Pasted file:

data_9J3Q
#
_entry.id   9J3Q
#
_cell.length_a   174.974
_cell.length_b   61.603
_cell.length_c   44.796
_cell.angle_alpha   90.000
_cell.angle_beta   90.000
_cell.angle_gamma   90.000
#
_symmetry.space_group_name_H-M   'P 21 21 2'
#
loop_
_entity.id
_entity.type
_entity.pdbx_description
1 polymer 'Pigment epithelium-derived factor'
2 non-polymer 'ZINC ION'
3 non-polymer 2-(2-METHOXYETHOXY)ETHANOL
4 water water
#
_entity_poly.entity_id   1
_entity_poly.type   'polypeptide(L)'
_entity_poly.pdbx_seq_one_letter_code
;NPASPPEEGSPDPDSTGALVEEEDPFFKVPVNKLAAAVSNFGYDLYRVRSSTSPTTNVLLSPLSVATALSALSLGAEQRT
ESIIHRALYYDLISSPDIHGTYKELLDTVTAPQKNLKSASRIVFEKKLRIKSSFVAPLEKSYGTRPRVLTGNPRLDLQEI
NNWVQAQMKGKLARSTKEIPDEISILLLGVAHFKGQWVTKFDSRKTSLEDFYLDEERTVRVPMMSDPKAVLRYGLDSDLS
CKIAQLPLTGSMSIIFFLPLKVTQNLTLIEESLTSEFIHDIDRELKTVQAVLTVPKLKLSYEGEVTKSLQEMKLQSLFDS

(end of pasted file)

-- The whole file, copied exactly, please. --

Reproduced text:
data_9J3Q
#
_entry.id   9J3Q
#
_cell.length_a   174.974
_cell.length_b   61.603
_cell.length_c   44.796
_cell.angle_alpha   90.000
_cell.angle_beta   90.000
_cell.angle_gamma   90.000
#
_symmetry.space_group_name_H-M   'P 21 21 2'
#
loop_
_entity.id
_entity.type
_entity.pdbx_description
1 polymer 'Pigment epithelium-derived factor'
2 non-polymer 'ZINC ION'
3 non-polymer 2-(2-METHOXYETHOXY)ETHANOL
4 water water
#
_entity_poly.entity_id   1
_entity_poly.type   'polypeptide(L)'
_entity_poly.pdbx_seq_one_letter_code
;NPASPPEEGSPDPDSTGALVEEEDPFFKVPVNKLAAAVSNFGYDLYRVRSSTSPTTNVLLSPLSVATALSALSLGAEQRT
ESIIHRALYYDLISSPDIHGTYKELLDTVTAPQKNLKSASRIVFEKKLRIKSSFVAPLEKSYGTRPRVLTGNPRLDLQEI
NNWVQAQMKGKLARSTKEIPDEISILLLGVAHFKGQWVTKFDSRKTSLEDFYLDEERTVRVPMMSDPKAVLRYGLDSDLS
CKIAQLPLTGSMSIIFFLPLKVTQNLTLIEESLTSEFIHDIDRELKTVQAVLTVPKLKLSYEGEVTKSLQEMKLQSLFDS